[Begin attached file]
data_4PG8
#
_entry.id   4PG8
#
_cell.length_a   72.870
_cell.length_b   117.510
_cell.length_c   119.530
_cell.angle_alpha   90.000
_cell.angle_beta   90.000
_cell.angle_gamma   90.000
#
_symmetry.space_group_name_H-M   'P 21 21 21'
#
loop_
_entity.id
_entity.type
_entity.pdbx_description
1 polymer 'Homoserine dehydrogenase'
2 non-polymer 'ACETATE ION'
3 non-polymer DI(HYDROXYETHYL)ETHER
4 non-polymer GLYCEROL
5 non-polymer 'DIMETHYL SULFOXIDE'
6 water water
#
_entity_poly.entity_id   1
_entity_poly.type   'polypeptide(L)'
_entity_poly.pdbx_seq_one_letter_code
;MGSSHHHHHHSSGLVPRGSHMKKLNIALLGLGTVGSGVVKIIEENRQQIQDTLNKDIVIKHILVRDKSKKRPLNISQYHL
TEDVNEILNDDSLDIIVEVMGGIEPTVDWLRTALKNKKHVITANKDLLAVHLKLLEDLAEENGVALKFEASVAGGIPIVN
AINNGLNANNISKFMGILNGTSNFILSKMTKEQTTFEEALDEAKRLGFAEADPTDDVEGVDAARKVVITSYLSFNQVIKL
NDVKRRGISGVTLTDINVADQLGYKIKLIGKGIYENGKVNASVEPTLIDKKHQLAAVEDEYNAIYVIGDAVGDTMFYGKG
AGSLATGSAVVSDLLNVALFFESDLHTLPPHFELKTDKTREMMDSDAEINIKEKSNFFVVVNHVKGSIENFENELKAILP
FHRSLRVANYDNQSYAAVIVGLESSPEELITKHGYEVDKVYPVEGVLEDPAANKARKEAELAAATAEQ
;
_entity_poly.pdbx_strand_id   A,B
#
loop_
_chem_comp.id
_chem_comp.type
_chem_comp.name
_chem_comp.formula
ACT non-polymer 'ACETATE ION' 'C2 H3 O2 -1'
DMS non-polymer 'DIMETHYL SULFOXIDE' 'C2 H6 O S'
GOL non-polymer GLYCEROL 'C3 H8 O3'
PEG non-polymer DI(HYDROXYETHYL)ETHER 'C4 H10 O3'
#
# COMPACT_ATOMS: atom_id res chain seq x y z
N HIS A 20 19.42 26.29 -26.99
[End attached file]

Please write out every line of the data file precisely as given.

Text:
data_4PG8
#
_entry.id   4PG8
#
_cell.length_a   72.870
_cell.length_b   117.510
_cell.length_c   119.530
_cell.angle_alpha   90.000
_cell.angle_beta   90.000
_cell.angle_gamma   90.000
#
_symmetry.space_group_name_H-M   'P 21 21 21'
#
loop_
_entity.id
_entity.type
_entity.pdbx_description
1 polymer 'Homoserine dehydrogenase'
2 non-polymer 'ACETATE ION'
3 non-polymer DI(HYDROXYETHYL)ETHER
4 non-polymer GLYCEROL
5 non-polymer 'DIMETHYL SULFOXIDE'
6 water water
#
_entity_poly.entity_id   1
_entity_poly.type   'polypeptide(L)'
_entity_poly.pdbx_seq_one_letter_code
;MGSSHHHHHHSSGLVPRGSHMKKLNIALLGLGTVGSGVVKIIEENRQQIQDTLNKDIVIKHILVRDKSKKRPLNISQYHL
TEDVNEILNDDSLDIIVEVMGGIEPTVDWLRTALKNKKHVITANKDLLAVHLKLLEDLAEENGVALKFEASVAGGIPIVN
AINNGLNANNISKFMGILNGTSNFILSKMTKEQTTFEEALDEAKRLGFAEADPTDDVEGVDAARKVVITSYLSFNQVIKL
NDVKRRGISGVTLTDINVADQLGYKIKLIGKGIYENGKVNASVEPTLIDKKHQLAAVEDEYNAIYVIGDAVGDTMFYGKG
AGSLATGSAVVSDLLNVALFFESDLHTLPPHFELKTDKTREMMDSDAEINIKEKSNFFVVVNHVKGSIENFENELKAILP
FHRSLRVANYDNQSYAAVIVGLESSPEELITKHGYEVDKVYPVEGVLEDPAANKARKEAELAAATAEQ
;
_entity_poly.pdbx_strand_id   A,B
#
loop_
_chem_comp.id
_chem_comp.type
_chem_comp.name
_chem_comp.formula
ACT non-polymer 'ACETATE ION' 'C2 H3 O2 -1'
DMS non-polymer 'DIMETHYL SULFOXIDE' 'C2 H6 O S'
GOL non-polymer GLYCEROL 'C3 H8 O3'
PEG non-polymer DI(HYDROXYETHYL)ETHER 'C4 H10 O3'
#
# COMPACT_ATOMS: atom_id res chain seq x y z
N HIS A 20 19.42 26.29 -26.99